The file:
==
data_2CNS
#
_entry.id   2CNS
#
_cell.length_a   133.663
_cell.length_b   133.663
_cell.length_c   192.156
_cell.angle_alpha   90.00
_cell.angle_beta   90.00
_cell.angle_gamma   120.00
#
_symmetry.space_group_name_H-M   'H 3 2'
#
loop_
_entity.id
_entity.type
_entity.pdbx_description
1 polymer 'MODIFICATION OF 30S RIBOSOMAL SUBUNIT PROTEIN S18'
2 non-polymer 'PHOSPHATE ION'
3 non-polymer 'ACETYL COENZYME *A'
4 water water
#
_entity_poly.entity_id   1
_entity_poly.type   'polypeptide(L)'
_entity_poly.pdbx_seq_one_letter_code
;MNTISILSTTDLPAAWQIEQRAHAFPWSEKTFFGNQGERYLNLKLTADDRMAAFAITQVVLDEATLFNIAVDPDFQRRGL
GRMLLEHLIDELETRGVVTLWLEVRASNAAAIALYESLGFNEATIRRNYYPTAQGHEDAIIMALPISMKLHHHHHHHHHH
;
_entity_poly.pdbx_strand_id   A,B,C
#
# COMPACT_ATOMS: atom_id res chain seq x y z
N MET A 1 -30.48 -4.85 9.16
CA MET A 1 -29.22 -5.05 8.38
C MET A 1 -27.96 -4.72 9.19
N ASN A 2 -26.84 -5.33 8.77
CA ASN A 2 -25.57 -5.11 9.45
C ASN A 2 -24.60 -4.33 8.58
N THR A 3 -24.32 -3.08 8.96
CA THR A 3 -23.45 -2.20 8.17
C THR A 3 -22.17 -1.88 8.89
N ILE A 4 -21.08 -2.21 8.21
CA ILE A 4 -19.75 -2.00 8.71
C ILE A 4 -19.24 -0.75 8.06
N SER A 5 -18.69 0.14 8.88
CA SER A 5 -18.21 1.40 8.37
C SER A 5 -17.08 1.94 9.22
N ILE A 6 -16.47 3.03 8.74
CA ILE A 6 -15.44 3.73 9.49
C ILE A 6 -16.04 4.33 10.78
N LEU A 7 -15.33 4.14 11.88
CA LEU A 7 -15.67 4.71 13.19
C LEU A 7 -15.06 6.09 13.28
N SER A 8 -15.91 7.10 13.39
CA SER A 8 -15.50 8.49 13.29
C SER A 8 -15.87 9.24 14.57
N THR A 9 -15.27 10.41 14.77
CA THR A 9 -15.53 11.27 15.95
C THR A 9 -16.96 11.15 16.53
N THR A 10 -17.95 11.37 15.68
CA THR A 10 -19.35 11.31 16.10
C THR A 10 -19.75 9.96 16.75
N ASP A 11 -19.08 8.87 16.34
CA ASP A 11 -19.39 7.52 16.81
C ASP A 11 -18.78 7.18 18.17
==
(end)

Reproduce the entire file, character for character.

data_2CNS
#
_entry.id   2CNS
#
_cell.length_a   133.663
_cell.length_b   133.663
_cell.length_c   192.156
_cell.angle_alpha   90.00
_cell.angle_beta   90.00
_cell.angle_gamma   120.00
#
_symmetry.space_group_name_H-M   'H 3 2'
#
loop_
_entity.id
_entity.type
_entity.pdbx_description
1 polymer 'MODIFICATION OF 30S RIBOSOMAL SUBUNIT PROTEIN S18'
2 non-polymer 'PHOSPHATE ION'
3 non-polymer 'ACETYL COENZYME *A'
4 water water
#
_entity_poly.entity_id   1
_entity_poly.type   'polypeptide(L)'
_entity_poly.pdbx_seq_one_letter_code
;MNTISILSTTDLPAAWQIEQRAHAFPWSEKTFFGNQGERYLNLKLTADDRMAAFAITQVVLDEATLFNIAVDPDFQRRGL
GRMLLEHLIDELETRGVVTLWLEVRASNAAAIALYESLGFNEATIRRNYYPTAQGHEDAIIMALPISMKLHHHHHHHHHH
;
_entity_poly.pdbx_strand_id   A,B,C
#
# COMPACT_ATOMS: atom_id res chain seq x y z
N MET A 1 -30.48 -4.85 9.16
CA MET A 1 -29.22 -5.05 8.38
C MET A 1 -27.96 -4.72 9.19
N ASN A 2 -26.84 -5.33 8.77
CA ASN A 2 -25.57 -5.11 9.45
C ASN A 2 -24.60 -4.33 8.58
N THR A 3 -24.32 -3.08 8.96
CA THR A 3 -23.45 -2.20 8.17
C THR A 3 -22.17 -1.88 8.89
N ILE A 4 -21.08 -2.21 8.21
CA ILE A 4 -19.75 -2.00 8.71
C ILE A 4 -19.24 -0.75 8.06
N SER A 5 -18.69 0.14 8.88
CA SER A 5 -18.21 1.40 8.37
C SER A 5 -17.08 1.94 9.22
N ILE A 6 -16.47 3.03 8.74
CA ILE A 6 -15.44 3.73 9.49
C ILE A 6 -16.04 4.33 10.78
N LEU A 7 -15.33 4.14 11.88
CA LEU A 7 -15.67 4.71 13.19
C LEU A 7 -15.06 6.09 13.28
N SER A 8 -15.91 7.10 13.39
CA SER A 8 -15.50 8.49 13.29
C SER A 8 -15.87 9.24 14.57
N THR A 9 -15.27 10.41 14.77
CA THR A 9 -15.53 11.27 15.95
C THR A 9 -16.96 11.15 16.53
N THR A 10 -17.95 11.37 15.68
CA THR A 10 -19.35 11.31 16.10
C THR A 10 -19.75 9.96 16.75
N ASP A 11 -19.08 8.87 16.34
CA ASP A 11 -19.39 7.52 16.81
C ASP A 11 -18.78 7.18 18.17